Wednesday, June 13, 2007

The Legal Protection of Linux - Patents and Licensing, GPLv3 and the Future

Moderator: Andrew Updegrove, Partner, Gesmer Updegrove


  • Mark Radcliffe, Partner; DLA Piper US, LLP
  • Jason Wacha, Vice President, Corp. Affairs; General Counsel, MontaVista Software
  • Karen Copenhaver, Partner; Choate, Hall & Stewart
  • McCoy Smith, Senior Attorney, Intel Corporation
  • Abdy Raissinia, IBM


Mark Radcliffe:  Has been practicing for over 25 years.  Has 40 lawyers working in Intellectual Property issues.  Ran Committee C for GPLv3.  Impressed by the flexibility of the group crafting the GPLv3 and converting the license into something that people will actually use and accept.  This is not the way that licensing is typically done!



Jason:  working with large companies on using Open Source on hand held devices, etc. including building their knowledge and comfort of working with open source, open source licensing and intellectual property concerns.



Abdy:  Referenced OIN, patent attorney for IBM Linux Technology Center



Andy Upgrove:  Worked with the X Consortium ages ago.



Karen:  First ran into GPL in 1994 on a library.  Found it to be "really werid".  Probably too weird.  She asked the developer to use something else, anything else.  The developer over time pointed out that the math library was so highly examined (open source participation) that there was no other viable option.  Karen re-examined and found the GPL to be "really weird".  She then spent some quality time with the license as her first foray into open source and open source licensing.



Question:  How might open source and open standards play together in the future?



Jason:  this will be pushed by commercial forces.  Linux started as professionals playing as amateurs, but now people are getting paid as professionals to work on Linux.  That commercial force will drive the future directions and leverage the deep & broad aspects of the operating system.  Andrew: Do more developers need to be involved in the process?  Should the community be more involved and activist in the standards (and licensing?) process?  Jason:  the community is less clear since it includes individual developers, commercial entities and many others.  Mark:  as more applications and environments mix open source and proprietary applications and uses in a heterogenous environment, their will be more focus on licensing and related issues.



Mark/Andrew:  In the US, corporations are pushing open source, in Europe, developers/linux community are the primary force, in Asia, the government is the primary force.  Addition:  places like Brasil also have a very strong government support situation, where in the US other proprietary concerns are preventing a strong US government push toward open source.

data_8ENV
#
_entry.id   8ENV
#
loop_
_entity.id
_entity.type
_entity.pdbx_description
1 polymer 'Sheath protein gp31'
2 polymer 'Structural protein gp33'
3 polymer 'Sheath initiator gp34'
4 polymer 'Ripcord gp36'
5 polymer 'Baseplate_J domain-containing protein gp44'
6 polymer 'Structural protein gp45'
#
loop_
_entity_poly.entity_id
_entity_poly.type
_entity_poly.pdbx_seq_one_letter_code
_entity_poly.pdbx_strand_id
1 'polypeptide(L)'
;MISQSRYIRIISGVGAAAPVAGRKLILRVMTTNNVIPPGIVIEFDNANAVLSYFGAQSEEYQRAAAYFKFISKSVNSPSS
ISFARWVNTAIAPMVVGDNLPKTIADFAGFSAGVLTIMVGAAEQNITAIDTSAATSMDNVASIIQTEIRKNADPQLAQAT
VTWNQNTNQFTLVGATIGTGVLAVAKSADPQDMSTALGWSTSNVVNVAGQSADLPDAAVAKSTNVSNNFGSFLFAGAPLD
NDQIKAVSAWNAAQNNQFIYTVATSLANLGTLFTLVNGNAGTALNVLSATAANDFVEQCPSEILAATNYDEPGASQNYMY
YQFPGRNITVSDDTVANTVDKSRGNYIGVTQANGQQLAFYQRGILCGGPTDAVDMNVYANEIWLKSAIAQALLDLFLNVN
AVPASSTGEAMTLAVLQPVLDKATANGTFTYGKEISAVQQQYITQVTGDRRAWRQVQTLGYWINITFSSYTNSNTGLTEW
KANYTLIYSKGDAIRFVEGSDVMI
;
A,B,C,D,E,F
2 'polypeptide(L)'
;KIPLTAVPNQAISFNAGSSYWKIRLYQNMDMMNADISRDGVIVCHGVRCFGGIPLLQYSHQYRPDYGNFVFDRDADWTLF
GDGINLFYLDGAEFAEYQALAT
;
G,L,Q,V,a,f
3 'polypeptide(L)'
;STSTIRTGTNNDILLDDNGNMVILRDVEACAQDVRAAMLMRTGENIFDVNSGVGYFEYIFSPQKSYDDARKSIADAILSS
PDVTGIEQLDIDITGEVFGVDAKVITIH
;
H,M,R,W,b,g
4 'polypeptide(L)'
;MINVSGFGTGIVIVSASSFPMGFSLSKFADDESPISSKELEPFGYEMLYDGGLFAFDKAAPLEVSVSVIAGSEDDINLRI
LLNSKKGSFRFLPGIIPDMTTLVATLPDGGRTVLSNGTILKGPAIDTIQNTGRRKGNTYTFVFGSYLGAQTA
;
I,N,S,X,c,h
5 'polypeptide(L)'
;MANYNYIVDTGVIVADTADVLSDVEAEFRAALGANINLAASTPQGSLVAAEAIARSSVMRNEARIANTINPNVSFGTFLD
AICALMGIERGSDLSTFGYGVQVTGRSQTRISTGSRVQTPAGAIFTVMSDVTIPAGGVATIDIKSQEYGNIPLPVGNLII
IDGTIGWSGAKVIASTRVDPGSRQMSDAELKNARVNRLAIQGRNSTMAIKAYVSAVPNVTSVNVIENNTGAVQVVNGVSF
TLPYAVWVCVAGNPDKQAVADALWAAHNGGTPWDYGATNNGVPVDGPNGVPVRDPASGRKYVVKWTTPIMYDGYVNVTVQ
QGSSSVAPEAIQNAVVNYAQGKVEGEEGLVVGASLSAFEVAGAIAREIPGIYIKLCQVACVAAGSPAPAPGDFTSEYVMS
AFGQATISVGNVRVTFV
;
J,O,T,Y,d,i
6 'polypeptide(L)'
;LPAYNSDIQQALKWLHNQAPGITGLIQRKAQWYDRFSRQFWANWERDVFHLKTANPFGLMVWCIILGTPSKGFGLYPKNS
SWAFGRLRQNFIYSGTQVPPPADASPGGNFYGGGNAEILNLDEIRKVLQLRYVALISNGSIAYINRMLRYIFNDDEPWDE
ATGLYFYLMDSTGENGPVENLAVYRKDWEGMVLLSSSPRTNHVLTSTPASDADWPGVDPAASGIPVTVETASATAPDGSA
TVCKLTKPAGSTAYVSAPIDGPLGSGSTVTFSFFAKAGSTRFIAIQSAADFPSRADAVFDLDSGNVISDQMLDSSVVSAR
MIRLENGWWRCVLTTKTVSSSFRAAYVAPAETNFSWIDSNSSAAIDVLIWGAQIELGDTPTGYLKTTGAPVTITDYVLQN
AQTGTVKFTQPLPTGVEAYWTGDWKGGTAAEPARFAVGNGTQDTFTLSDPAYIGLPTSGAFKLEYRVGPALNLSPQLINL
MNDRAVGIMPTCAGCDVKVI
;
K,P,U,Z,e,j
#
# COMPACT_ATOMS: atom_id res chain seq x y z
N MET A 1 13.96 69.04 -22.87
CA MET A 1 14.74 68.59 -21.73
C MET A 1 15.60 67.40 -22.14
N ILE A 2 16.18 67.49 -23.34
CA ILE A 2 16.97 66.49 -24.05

Jeff Liquea - works for LF, also part of debian (which is well known for "amateur laywering"  - speckling of laughter) - question:  what do you think of amateurs writing licenses, giving interpretations of licenses, etc.?



Karen:  Lawyers probably wouldn't have had the creative capacity to have this vision - without those amateurs, at some level the open source movement wouldn't exist.  Lawyers are now trying to help mold the existing work into something that has a solid legal foundation.



McCoy:  This question came up in part during GPLv3, amateurs may not truly capture the goals that they want to achieve.  However, communities have an understanding of their guidelines and are self-policing to some level, which is a good thing.  Of course, there is some potential for problems down the road when amateurs are driving.



Abdy:  More and more, attorneys are actively reviewing these licenses and there is more overview in a legal sense of the new directions.



Jason:  "amateurs" or the developers who have a vision for what they want to do and can set the boundaries work well with lawyers or attorneys to help craft better licensing.



Karen worked with a mock court with Federal Circuit Court Judges as a way to evaluate some of these licenses, and the effort was definitely challenging.  The judges frequently referred back to the definitions of "derived works" because the area is very complex.  There is a definite concern that a bad court case could set a bad precedent.



Mark:  as the amount of revenue pressure from Open Source on proprietary companies increases, the amount of pressure on open source licenses and potential legal challenges is likely to rise.



General comment:  Several pointed out that lawyers mostly don't understand open source and related licenses, and even the panelists took a while to embrace it.



Bernard Golden:  What is the likely uptake of GPLv3?



Karen:  Things look much improved and there looks to be some significant potential for uptake.



Mark:  the user level community is likely to accept it more readily than some communities, and the VC group looks at the license as pretty reasonable based on his experience with VCs.



Karen:  Clearly the uptake will be gradual and thoughtful over time as well.



Mark:  A number of ISVs are going to find GPLv3 more palatable than GPLv2 in many cases.



Abdy:  The process of evolving GPLv2 to GPLv3 and the presence of many large vendors in that upgrade process strongly suggests that open source and related licensing is here for the long term.









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